Advertisement

Gas prices in California are expected to rise this spring. How high will they get?

$5 a gallon gasoline could be coming back soon.

“California is going to get close to, if not exceed, $5 a gallon by Memorial Day,” predicted Patrick De Haan, head of petroleum analysis at GasBuddy, which tracks fuel price trends.

California’s average price for a gallon of regular unleaded gasoline Wednesday was $4.65, up about a penny from a week earlier and down 9 cents from a year ago, AAA found.

Local averages included Sacramento, $4.47; Fresno, $4.44; Modesto, $4.31;Merced, $4.43 and San Luis Obispo area, $4.82.

The two big factors likely to most affect California’s gasoline prices in the near future are the switch to a summer blend of gasoline and unforeseen risks to supplies.

California gasoline prices tend to be much higher than the national average–$3.27 for a gallon of regular Wednesday–partly because of its gasoline taxes, which are among the nation’s highest, and the need to meet the state’s tough environmental standards.

The more expensive summer blend of gasoline, aimed at meeting those standards, is more costly to produce. The switch to that blend has already begun in some parts of the state.

“It does have a major impact,” said Sanjay Varshney, professor of finance at California State University, Sacramento.

How much will drivers drive?

Demand is difficult to forecast. Nationally, demand dropped last week. If the economy continues at its current, often languid pace, experts don’t see a surge in demand.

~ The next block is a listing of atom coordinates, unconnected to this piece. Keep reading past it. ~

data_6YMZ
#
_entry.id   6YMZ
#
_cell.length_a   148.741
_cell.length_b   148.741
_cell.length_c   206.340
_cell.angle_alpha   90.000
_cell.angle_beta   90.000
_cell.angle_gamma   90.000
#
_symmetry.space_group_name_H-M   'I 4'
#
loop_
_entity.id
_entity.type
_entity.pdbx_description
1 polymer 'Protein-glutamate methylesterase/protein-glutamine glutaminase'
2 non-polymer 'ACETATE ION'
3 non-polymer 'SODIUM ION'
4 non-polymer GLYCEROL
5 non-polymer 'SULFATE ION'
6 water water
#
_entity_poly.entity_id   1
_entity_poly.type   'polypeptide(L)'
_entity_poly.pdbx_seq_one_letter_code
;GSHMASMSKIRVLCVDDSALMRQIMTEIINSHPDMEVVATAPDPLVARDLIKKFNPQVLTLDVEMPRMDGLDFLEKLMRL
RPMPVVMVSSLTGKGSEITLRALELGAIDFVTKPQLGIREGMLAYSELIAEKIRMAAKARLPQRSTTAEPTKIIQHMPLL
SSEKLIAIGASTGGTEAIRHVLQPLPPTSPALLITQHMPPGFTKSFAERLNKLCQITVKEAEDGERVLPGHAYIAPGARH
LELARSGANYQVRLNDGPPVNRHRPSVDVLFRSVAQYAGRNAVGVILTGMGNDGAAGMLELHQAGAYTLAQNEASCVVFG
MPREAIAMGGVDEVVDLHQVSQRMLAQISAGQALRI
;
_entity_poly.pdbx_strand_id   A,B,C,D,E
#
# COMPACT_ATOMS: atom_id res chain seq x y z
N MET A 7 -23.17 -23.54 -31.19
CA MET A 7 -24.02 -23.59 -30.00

“The California unemployment rate is hovering around 5 percent and (interest) rates are still at a generational high. Provided that these conditions exist, I do not see prices climbing this spring,” said Gokce Soydemir, Foster Farms endowed professor of business economics at California State University, Stanislaus..

California’s unemployment rate in December, the latest figure available, was 5.1%, the 49th highest state rate in the country. .

The federal Energy Information Administration agreed. It predicts that drivers will use less gasoline per capita this year and consumption should hit a two-decade low.

. “U.S. motorists are driving less because they aren’t commuting to work every day, newer gasoline-fueled vehicles are more efficient, and there are more electric vehicles on the road,” said EIA Administrator Joe DeCarolis. “Put those trends together with high gasoline prices and high inflation, and we find that U.S. motorists are using less gasoline.”

EIA saw the price of oil rising as much as $9 a barrel this year. Oil Wednesday was trading around $80 a barrel. A barrel is 42 gallons of oil.

While the turmoil in the Middle East so far has not had a major impact on consumer prices, EIA said the”risks of supply disruptions and price volatility are heightened amid potential conflict spreading in the Middle East.”

Risks to the forecast

The risk that prices could climb even higher involve the unforeseen. Last fall, disruptions at some state refineries helped send prices soaring over $6 a gallon. Harsh weather could impact refineries. So could a jump in demand if the economy begins to grow more than anticipated.

“In the short run there could be some price increases, especially if we have to deal with refinery (issues) as summer demand kicks in,” said Varshney.

“Things are fairly mundane now,” said De Haan. “But the first sign of refinery trouble could cause a jump.”

California has been spared much of the big increase that’s been felt recently in other parts of the nation.

“After months of barely budging more than a few cents, the national average for pump prices moved into the fast lane,” AAA reported last week.

Refinery shutdowns on the Gulf Coast and particularly at an Indiana BP-Whiting refinery, hurt by a power outage, were key reasons for an unusual 12 cents a gallon jump nationally last week.

California, though, gets most of its products from state refineries, which produce a cleaner fuel in order to meet state environmental standards.